Friday, February 23, 2007

Bishop Roskam Comments On Tanzania

To Whom it May Concern:

Our bishop Mark Sisk has stated the following:

Over the years I have been prepared to make certain accommodations to meet the concerns of those whose view of the Gospel promise differs somewhat from my own. I am fully aware that those accommodations have not been uncontroversial. Now, I want to make it abundantly clear that I am not in the least prepared to make any concession that strikes at the heart of my conviction that gay and lesbian people are God’s beloved children. They are we. Our witness to the Gospel would be unthinkably deformed if by some tragic misjudgment we willingly submitted ourselves to vivisection. We are one body in Christ. Each and all of us rely upon the love of God, as revealed in Jesus, to attain to the life that is ours in Him. We have all been called by God to offer ourselves for the transfiguration of our lives in order that we “may be strengthened to bear our cross, and be changed into his likeness from glory to glory.” This vision of a God who embraces all in the arms of Divine self-offering love is the vision that is at the heart of the Gospel as I know it.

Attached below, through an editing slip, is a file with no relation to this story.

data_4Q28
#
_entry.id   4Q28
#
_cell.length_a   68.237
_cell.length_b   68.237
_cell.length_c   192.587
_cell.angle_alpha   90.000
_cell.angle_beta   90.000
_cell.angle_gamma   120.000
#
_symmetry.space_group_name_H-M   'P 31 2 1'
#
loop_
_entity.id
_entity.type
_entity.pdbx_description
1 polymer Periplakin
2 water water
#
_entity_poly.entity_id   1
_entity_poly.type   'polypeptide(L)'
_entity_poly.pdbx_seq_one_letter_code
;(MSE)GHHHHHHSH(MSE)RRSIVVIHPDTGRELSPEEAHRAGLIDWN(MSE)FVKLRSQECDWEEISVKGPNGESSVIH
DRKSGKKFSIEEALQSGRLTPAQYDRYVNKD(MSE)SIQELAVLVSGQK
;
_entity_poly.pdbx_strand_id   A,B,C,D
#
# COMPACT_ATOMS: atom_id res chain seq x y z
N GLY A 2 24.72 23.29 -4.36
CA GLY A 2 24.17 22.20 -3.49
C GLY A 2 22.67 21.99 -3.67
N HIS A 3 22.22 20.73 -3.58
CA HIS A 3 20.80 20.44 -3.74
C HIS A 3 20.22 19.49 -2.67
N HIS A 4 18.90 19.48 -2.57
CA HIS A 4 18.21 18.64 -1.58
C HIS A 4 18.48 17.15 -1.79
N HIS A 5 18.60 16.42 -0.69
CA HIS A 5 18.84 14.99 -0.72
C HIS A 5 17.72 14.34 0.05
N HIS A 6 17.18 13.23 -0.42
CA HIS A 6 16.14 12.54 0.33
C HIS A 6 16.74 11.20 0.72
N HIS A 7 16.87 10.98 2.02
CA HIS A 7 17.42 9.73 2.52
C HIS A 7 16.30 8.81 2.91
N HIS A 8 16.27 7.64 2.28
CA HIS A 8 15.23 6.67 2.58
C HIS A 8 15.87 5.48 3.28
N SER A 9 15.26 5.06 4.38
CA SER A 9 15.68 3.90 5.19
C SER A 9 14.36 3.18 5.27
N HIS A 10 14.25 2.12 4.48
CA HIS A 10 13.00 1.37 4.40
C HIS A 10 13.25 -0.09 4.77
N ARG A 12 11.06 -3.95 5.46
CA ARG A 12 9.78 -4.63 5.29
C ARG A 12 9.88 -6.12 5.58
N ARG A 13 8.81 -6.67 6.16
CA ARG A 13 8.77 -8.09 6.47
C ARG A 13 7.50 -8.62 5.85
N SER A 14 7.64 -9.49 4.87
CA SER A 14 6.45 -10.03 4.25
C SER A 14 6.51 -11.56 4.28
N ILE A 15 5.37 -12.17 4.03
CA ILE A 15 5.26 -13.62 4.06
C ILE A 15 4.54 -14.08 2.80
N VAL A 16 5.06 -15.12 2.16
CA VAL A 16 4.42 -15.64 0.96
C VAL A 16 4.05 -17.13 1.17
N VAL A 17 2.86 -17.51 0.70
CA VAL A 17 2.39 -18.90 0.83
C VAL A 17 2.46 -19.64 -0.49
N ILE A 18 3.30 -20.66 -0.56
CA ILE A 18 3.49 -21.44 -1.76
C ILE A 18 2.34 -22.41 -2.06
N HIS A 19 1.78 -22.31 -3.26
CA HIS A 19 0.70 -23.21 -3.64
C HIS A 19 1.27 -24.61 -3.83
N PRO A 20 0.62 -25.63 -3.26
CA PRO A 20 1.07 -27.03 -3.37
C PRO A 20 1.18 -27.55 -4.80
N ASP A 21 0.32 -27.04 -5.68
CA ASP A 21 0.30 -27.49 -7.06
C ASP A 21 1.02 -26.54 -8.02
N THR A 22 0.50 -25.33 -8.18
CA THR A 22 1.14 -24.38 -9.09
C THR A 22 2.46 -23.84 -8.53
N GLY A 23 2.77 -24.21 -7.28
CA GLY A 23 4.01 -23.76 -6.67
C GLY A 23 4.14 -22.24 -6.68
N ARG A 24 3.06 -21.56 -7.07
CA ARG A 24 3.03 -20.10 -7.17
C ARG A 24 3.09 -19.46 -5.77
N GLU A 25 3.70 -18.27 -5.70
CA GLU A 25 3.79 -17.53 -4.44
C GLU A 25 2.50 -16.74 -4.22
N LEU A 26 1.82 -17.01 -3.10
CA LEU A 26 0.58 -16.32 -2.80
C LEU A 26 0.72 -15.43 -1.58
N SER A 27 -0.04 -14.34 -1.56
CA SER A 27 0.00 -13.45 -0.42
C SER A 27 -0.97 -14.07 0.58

I could not have expressed it any better and stand in full solidarity with Bp. Sisk on this matter.

(The Rt. Rev.) Catherine S. Roskam
Bishop Suffragan of New York


Padre Wayne said...

+Roskam has a long, unsullied history of support for godly inclusion. I'm delighted to see her statement.

Anonymous said...

"This vision of a God who embraces all in the arms of Divine self-offering love is the vision that is at the heart of the Gospel as I know it."

I agree with the statement, but it only is half the truth. Jesus is known as both the "lamb of God" and the "lion of Judah" in the Bible. To focus on only one facet of what scripture reveals him to be is to know only half the truth.